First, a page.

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Penutian is a proposed grouping of language families that includes many Native American languages of western North America, predominantly spoken at one time in Washington, Oregon, and California. There a number of varying opinions concerning its validity.
The name is based on the words meaning 'two' in the Wintuan, Maiduan, and Yokutsan languages (which is pronounced something like [pen]) and the Utian languages (which is pronounced something like [uti]).
It is probably best to consider the Penutian grouping as undemonstrated. Not only is Penutian undemonstrated, but many of the lower groupings are also undemonstrated although some of the subgroupings appear to be promising. The initial proposal of Penutian was based on scarce data which was sometimes not entirely reliable. Quite a bit of research has been done and is continuing to be done on investigating the genetic relations between the various subgroupings. Research is still needed to determine many uncertainties, and there remain differences in opinion between linguists. A number of the languages are no longer spoken leaving researchers with no new data to work with. A further complication is due the large amount of borrowing that occurred among neighboring peoples. Mary Haas states the following regarding this borrowing:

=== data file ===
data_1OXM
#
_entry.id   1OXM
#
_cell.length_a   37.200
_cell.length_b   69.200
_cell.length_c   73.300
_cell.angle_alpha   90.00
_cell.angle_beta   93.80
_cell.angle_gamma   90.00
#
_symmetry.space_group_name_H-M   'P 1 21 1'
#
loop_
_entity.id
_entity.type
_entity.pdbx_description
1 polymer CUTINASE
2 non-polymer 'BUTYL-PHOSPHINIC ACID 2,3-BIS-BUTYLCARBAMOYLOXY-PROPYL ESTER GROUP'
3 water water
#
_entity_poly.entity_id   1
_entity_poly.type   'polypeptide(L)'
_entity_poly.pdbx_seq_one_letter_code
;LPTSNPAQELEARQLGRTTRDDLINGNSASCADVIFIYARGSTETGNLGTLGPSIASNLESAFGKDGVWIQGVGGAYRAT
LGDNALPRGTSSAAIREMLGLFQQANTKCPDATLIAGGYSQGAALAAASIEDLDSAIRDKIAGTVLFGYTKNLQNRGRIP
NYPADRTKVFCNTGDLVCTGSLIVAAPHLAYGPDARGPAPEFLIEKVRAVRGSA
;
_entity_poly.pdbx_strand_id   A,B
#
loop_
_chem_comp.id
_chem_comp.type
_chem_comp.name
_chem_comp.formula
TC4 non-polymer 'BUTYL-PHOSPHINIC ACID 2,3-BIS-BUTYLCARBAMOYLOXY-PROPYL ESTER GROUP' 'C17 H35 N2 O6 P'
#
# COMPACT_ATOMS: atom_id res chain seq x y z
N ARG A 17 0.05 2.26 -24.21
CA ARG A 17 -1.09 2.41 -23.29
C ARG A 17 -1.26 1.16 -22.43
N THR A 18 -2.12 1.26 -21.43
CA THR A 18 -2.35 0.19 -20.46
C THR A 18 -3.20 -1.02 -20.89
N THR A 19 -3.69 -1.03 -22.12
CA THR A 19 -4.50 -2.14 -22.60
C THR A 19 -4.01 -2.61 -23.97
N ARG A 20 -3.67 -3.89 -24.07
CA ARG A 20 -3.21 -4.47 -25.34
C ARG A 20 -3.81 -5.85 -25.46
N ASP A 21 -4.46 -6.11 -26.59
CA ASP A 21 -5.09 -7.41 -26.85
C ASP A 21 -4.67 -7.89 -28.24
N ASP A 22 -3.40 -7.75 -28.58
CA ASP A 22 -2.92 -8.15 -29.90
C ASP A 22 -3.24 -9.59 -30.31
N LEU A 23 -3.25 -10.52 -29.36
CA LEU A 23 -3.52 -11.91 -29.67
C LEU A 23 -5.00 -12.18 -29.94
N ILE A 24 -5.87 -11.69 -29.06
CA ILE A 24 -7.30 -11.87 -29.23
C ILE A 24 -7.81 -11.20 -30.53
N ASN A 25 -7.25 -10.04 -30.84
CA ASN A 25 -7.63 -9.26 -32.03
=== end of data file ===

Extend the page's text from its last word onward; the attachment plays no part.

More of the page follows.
Even where genetic relationship is clearly indicated ... the evidence of diffusion of traits from neighboring tribes, related or not, is seen on every hand. This makes the task of determining the validity of the various alleged Hokan languages and the various alleged Penutian languages all the more difficult ... [and] point[s] up once again that diffusional studies are just as important for prehistory as genetic studies and what is even more in need of emphasis, it points up the desirability of pursuing diffusional studies along with genetic studies. This is nowhere more necessary than in the case of the Hokan and Penutian languages wherever they may be found, but particularly in California where they may very well have existed side by side for many millennia. (Haas 1976:359)
Some subgroupings have been convincingly demonstrated. Miwokan and Costanoan languages have been grouped into an Utian language family by Catherine Callaghan. There seems to be convincing evidence for the Plateau Penutian grouping (originally named Shahapwailutan by J. N. B. Hewitt and John Wesley Powell in 1894) which would consist of Klamath-Modoc, Molala, and the Sahaptian languages (Nez Percé and Sahaptin). The inclusion of Cayuse into Plateau Penutian is questionable due to so little data. There is growing evidence supporting a grouping of Utian and Yokutsan (into a Yok-Utian family).
The other groupings probably need more research before asserting them as fact. And so, the final status of Penutian is yet to come.